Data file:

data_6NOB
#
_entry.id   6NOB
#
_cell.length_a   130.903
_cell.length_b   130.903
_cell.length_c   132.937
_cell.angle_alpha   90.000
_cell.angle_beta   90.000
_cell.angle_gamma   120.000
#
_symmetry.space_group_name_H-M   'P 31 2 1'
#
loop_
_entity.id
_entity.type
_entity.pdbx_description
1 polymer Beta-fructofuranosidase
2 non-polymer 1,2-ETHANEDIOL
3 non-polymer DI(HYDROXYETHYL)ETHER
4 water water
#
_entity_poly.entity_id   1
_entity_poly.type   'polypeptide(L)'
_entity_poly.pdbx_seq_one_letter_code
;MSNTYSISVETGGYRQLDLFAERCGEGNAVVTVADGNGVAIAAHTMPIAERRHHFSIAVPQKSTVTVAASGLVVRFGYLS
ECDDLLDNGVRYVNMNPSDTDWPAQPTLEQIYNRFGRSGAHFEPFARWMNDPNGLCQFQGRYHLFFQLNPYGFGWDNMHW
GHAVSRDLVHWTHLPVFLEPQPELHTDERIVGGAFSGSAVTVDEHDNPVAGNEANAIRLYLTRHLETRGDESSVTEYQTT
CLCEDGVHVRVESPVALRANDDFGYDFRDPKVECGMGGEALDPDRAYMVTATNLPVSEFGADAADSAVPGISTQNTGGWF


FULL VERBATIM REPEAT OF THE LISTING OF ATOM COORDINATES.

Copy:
data_6NOB
#
_entry.id   6NOB
#
_cell.length_a   130.903
_cell.length_b   130.903
_cell.length_c   132.937
_cell.angle_alpha   90.000
_cell.angle_beta   90.000
_cell.angle_gamma   120.000
#
_symmetry.space_group_name_H-M   'P 31 2 1'
#
loop_
_entity.id
_entity.type
_entity.pdbx_description
1 polymer Beta-fructofuranosidase
2 non-polymer 1,2-ETHANEDIOL
3 non-polymer DI(HYDROXYETHYL)ETHER
4 water water
#
_entity_poly.entity_id   1
_entity_poly.type   'polypeptide(L)'
_entity_poly.pdbx_seq_one_letter_code
;MSNTYSISVETGGYRQLDLFAERCGEGNAVVTVADGNGVAIAAHTMPIAERRHHFSIAVPQKSTVTVAASGLVVRFGYLS
ECDDLLDNGVRYVNMNPSDTDWPAQPTLEQIYNRFGRSGAHFEPFARWMNDPNGLCQFQGRYHLFFQLNPYGFGWDNMHW
GHAVSRDLVHWTHLPVFLEPQPELHTDERIVGGAFSGSAVTVDEHDNPVAGNEANAIRLYLTRHLETRGDESSVTEYQTT
CLCEDGVHVRVESPVALRANDDFGYDFRDPKVECGMGGEALDPDRAYMVTATNLPVSEFGADAADSAVPGISTQNTGGWF